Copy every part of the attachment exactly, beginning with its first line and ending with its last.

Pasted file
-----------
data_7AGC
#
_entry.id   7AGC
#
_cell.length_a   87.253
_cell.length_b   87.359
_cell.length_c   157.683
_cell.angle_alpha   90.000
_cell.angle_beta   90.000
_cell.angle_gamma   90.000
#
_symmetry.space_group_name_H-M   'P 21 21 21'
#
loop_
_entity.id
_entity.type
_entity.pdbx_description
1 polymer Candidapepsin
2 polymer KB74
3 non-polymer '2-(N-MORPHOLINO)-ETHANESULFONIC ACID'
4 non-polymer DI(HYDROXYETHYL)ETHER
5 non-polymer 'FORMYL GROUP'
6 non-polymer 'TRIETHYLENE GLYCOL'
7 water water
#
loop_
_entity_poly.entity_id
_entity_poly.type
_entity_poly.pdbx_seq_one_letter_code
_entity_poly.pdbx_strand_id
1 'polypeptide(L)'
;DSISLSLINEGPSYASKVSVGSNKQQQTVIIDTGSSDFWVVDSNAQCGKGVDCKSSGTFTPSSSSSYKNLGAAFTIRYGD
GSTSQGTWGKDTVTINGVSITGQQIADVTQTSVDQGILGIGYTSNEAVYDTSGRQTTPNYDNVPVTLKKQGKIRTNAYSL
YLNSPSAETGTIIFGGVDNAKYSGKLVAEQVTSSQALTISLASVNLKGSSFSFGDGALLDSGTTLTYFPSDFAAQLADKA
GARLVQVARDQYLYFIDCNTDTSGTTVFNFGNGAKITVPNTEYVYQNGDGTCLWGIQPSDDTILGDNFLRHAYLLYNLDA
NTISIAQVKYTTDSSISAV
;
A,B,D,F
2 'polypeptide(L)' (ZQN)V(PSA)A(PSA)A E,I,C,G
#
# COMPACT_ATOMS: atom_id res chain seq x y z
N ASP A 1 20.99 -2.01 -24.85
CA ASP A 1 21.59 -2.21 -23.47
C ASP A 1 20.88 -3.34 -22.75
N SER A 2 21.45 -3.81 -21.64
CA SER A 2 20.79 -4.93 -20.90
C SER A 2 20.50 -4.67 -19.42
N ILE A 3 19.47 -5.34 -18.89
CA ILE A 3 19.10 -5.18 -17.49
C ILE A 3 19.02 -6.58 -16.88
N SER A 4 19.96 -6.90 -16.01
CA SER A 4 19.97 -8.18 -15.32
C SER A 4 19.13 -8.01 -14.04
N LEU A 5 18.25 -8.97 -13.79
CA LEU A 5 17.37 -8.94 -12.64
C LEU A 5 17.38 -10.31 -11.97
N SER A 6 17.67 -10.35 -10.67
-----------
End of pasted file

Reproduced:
data_7AGC
#
_entry.id   7AGC
#
_cell.length_a   87.253
_cell.length_b   87.359
_cell.length_c   157.683
_cell.angle_alpha   90.000
_cell.angle_beta   90.000
_cell.angle_gamma   90.000
#
_symmetry.space_group_name_H-M   'P 21 21 21'
#
loop_
_entity.id
_entity.type
_entity.pdbx_description
1 polymer Candidapepsin
2 polymer KB74
3 non-polymer '2-(N-MORPHOLINO)-ETHANESULFONIC ACID'
4 non-polymer DI(HYDROXYETHYL)ETHER
5 non-polymer 'FORMYL GROUP'
6 non-polymer 'TRIETHYLENE GLYCOL'
7 water water
#
loop_
_entity_poly.entity_id
_entity_poly.type
_entity_poly.pdbx_seq_one_letter_code
_entity_poly.pdbx_strand_id
1 'polypeptide(L)'
;DSISLSLINEGPSYASKVSVGSNKQQQTVIIDTGSSDFWVVDSNAQCGKGVDCKSSGTFTPSSSSSYKNLGAAFTIRYGD
GSTSQGTWGKDTVTINGVSITGQQIADVTQTSVDQGILGIGYTSNEAVYDTSGRQTTPNYDNVPVTLKKQGKIRTNAYSL
YLNSPSAETGTIIFGGVDNAKYSGKLVAEQVTSSQALTISLASVNLKGSSFSFGDGALLDSGTTLTYFPSDFAAQLADKA
GARLVQVARDQYLYFIDCNTDTSGTTVFNFGNGAKITVPNTEYVYQNGDGTCLWGIQPSDDTILGDNFLRHAYLLYNLDA
NTISIAQVKYTTDSSISAV
;
A,B,D,F
2 'polypeptide(L)' (ZQN)V(PSA)A(PSA)A E,I,C,G
#
# COMPACT_ATOMS: atom_id res chain seq x y z
N ASP A 1 20.99 -2.01 -24.85
CA ASP A 1 21.59 -2.21 -23.47
C ASP A 1 20.88 -3.34 -22.75
N SER A 2 21.45 -3.81 -21.64
CA SER A 2 20.79 -4.93 -20.90
C SER A 2 20.50 -4.67 -19.42
N ILE A 3 19.47 -5.34 -18.89
CA ILE A 3 19.10 -5.18 -17.49
C ILE A 3 19.02 -6.58 -16.88
N SER A 4 19.96 -6.90 -16.01
CA SER A 4 19.97 -8.18 -15.32
C SER A 4 19.13 -8.01 -14.04
N LEU A 5 18.25 -8.97 -13.79
CA LEU A 5 17.37 -8.94 -12.64
C LEU A 5 17.38 -10.31 -11.97
N SER A 6 17.67 -10.35 -10.67